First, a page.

The Russian scenario is not applicable as a warning to the sorts of policies I am talking about, and I suspect it is inadequate as a warning to others in this thread. It’s just not analogous. Demonstrably so.

    Literally, not true. Perhaps it would be closer to the truth to say the de facto penalty is ultimately death.

    That’s what I just said! Are you having a Biden moment or are you just being augustly oblivious and gaslighting?

    What you said was “the ultimate penalty for any law is de facto death.” What I said is it would be closer to the truth to say ‘”the de facto penalty is ultimately death”. These are not equivalent.

    #42655

    Davis
    Moderator

    Enco your comparisons of Putin’s war mongering with limited and highly specific and carefully applied hate-laws is ridiculous and tiresome. Try another strategy or perhaps even concede something, even just a little, like once a year or two. It is actually liberating to admit once in a while you can rethink something.

    #42656

    Davis
    Moderator

    Enco your comparisons of Putin’s war mongering with limited and highly specific and carefully applied hate-laws is ridiculous and tiresome. Try another strategy or perhaps even concede something, even just a little, like once a year or two. It is actually liberating to admit once in a while you can rethink something.

    #42658

    Unseen
    Participant

    GREAT NEWS!

    Elon Musk has apparently made an acceptable offer and speech will be free again on Twitter. How free, we’ll have to see, but Twitter was going too far, deplatforming people who wanted to discuss Ukraine’s Nazi problem (which it has, and which was freely discussed prior to the Russian invasion) or people with alternative views on Covid vaccines.

    #42660

    Davis
    Moderator

    Yeay…Twitter can become an even more grotesque platform of brazen disinformation spreading, hate and a platform for Trump to overthrow the government. It is a win for everyone!!! What can go wrong with one person being in control of a monolithic database of everyone’s data with virtually no regulation or oversight!?!?!?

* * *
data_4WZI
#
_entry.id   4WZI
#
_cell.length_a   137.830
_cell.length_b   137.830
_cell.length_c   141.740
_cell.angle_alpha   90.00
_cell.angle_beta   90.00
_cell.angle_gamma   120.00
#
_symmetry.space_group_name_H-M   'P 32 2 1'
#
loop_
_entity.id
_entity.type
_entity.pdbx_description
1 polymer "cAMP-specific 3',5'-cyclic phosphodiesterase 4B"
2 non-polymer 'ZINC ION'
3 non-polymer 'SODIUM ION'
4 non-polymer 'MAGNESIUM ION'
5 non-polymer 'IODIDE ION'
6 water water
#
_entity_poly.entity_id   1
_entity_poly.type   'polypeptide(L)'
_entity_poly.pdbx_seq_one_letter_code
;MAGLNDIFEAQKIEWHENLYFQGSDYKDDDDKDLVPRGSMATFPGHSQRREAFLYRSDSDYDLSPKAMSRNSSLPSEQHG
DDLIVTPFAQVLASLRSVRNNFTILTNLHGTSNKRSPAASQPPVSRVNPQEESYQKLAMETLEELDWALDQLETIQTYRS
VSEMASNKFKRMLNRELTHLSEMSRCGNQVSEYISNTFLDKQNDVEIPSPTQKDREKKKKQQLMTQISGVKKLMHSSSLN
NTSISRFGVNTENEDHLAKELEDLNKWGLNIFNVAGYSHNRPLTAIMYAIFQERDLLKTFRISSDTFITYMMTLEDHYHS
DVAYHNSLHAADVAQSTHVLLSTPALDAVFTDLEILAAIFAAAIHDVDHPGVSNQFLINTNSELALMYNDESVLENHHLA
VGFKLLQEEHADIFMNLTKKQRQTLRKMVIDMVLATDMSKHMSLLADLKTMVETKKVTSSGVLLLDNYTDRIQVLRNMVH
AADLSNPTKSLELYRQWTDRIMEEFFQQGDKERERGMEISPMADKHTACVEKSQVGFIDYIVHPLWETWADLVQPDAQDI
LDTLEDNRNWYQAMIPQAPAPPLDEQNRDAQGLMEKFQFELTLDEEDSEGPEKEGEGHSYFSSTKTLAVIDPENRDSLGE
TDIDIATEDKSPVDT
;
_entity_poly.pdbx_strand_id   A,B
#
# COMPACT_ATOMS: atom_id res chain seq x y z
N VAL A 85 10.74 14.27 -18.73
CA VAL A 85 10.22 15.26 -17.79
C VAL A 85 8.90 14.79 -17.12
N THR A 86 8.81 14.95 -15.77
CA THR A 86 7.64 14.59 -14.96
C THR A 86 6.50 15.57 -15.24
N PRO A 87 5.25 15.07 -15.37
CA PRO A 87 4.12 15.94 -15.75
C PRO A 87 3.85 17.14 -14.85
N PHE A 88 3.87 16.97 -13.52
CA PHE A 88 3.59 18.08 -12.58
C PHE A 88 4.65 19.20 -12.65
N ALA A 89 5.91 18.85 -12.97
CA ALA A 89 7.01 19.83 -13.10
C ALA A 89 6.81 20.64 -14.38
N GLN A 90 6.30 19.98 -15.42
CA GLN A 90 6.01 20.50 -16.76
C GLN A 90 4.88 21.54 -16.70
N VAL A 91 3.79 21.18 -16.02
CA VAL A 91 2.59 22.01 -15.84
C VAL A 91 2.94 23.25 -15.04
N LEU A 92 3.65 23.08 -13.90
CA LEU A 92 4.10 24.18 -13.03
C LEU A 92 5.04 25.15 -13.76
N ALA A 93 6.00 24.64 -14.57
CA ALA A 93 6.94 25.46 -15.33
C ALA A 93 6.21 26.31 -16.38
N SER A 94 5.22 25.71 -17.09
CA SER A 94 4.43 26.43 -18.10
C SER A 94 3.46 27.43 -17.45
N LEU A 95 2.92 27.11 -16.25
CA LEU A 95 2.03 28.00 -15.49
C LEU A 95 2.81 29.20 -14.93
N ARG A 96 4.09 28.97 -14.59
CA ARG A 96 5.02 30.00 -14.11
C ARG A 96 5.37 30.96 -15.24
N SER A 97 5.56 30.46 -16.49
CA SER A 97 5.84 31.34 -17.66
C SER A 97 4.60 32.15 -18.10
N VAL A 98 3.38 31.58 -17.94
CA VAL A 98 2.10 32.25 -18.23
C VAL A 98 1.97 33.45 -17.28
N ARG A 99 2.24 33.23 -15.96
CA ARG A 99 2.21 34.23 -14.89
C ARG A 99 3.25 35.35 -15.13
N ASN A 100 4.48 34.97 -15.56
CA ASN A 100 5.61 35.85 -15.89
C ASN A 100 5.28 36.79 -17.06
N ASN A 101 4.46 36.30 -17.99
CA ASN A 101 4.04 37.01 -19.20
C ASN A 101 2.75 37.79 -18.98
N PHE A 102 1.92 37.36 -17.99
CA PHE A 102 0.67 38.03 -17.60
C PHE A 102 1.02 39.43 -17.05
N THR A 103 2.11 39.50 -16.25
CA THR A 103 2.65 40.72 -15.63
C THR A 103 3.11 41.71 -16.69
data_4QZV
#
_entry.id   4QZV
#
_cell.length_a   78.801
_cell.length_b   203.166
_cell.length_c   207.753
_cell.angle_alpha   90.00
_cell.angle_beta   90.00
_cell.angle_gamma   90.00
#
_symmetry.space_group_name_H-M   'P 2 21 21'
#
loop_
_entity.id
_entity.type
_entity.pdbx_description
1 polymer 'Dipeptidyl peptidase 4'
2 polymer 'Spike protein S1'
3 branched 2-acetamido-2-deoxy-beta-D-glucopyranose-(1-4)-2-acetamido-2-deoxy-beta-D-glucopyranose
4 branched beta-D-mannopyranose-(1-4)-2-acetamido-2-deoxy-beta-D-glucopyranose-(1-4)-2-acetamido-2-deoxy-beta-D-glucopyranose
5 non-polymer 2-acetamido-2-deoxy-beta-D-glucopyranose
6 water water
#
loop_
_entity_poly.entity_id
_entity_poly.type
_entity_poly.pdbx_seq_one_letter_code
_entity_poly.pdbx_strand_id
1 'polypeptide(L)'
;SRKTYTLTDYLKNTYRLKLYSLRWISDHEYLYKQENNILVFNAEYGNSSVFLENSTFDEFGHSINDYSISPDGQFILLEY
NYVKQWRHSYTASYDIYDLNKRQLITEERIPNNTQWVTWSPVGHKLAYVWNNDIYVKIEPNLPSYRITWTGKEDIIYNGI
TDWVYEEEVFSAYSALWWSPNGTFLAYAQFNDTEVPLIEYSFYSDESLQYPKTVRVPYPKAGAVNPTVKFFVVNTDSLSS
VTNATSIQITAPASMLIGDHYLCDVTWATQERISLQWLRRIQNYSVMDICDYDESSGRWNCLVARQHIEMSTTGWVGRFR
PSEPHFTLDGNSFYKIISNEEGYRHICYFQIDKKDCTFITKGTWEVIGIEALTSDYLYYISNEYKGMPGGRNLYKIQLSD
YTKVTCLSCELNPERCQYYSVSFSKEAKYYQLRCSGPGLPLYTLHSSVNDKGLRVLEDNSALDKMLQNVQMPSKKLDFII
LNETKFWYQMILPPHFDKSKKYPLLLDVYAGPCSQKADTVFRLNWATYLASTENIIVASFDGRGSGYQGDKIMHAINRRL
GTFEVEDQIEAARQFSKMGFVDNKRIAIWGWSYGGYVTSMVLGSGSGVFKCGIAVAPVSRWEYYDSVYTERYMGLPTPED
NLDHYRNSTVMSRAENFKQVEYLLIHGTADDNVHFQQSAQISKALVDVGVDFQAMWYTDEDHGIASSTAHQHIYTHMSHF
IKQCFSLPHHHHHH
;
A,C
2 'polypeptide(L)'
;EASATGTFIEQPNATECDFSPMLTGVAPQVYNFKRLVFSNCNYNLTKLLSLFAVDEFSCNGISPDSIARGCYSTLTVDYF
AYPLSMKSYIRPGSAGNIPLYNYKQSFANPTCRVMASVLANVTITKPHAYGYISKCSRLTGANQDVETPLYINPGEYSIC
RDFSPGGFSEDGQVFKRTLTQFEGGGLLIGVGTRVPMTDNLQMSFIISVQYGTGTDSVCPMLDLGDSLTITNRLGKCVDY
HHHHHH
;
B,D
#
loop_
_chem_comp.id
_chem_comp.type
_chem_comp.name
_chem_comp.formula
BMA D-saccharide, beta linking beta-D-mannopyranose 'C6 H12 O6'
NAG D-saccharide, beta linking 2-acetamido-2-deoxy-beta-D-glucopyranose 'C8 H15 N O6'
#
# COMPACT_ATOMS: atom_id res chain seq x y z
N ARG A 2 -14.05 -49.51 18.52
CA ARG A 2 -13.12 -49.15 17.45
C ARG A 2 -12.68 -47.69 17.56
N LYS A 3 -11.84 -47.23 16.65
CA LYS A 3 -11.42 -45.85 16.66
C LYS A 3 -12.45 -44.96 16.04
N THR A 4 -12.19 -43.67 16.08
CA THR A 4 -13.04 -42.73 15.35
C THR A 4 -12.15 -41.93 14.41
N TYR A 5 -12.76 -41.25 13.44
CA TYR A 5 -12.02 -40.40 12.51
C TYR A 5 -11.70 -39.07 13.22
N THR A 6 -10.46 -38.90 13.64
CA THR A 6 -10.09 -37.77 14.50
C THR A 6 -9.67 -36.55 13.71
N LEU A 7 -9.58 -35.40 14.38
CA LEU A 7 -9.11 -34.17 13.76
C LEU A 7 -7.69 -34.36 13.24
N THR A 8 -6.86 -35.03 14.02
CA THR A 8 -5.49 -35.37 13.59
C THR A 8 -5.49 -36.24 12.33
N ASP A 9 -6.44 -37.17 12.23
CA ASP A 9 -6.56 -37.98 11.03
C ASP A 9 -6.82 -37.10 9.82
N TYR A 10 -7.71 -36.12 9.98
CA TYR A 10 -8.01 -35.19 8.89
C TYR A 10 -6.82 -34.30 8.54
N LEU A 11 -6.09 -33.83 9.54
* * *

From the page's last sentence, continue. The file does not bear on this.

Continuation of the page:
#42661

    Elon Musk is as concerned with free speech as much as I am concerned with religious traditions. He just wants to stand on the biggest soapbox and own the biggest megaphone. I expect that once the views of the dregs of humanity take over that the advertisers will start to abandon the platform.

    #42662

    Davis
    Moderator

    What Reg said. I cannot understate enough how much of a petty attention seeking douchebag Musk is. He has written no shortage of odd, vile, slanderous, manipulate and creepy tweets. Best thing anyone could do is delete their twitter. I did years ago after having the misfortune of handling the social media for a few departments. The world would be infinitely better without twitter (would have been years ago). Very little value ever comes from it. The harms heavily outweigh the consequences. Twitter and all social media is no ordinary “community space”. It is a hyper toxic echo chamber that brings out the worst in most people, the rapid spread of dangerous ideas and information, highly polemicized and dysfunctional political discourse and, I don’t care what you do with the algorythms…it is extremely manipulative of the political process. There is NOTHING Musk could do (or likely would do) to make their corrosive effects on democracy better. A wise politician would HEAVILY regulate the shit out of social media algorythms and data collection/manipulation.

    I would say a better priority is to send comment sections to the garbage heaps. Virtually NOTHING of value ever comes out of them. Reading comment sections of any kind, anywhere, for any reason lowers your quality of life, intelligence and the well being of society. I am not even slightly exaggerating here.

    #42663

    Unseen
    Participant

    Yeay…Twitter can become an even more grotesque platform of brazen disinformation spreading, hate and a platform for Trump to overthrow the government. It is a win for everyone!!! What can go wrong with one person being in control of a monolithic database of everyone’s data with virtually no regulation or oversight!?!?!?

    Is removing control taking control? Down is up, black is white. Anything is possible in Davis’s world.

    I expect a lot less control over controversial topics like dissenting views on Covid vaccines, shut downs, and masks. These are discussions we should be having.

    Will it be absolutely anything goes? I doubt it. Let’s wait and see. It may not have the limits you’d prefer, but no limits? I don’t think so. Selling illegal drugs, offering children for sex, or selling slaves? I doubt it.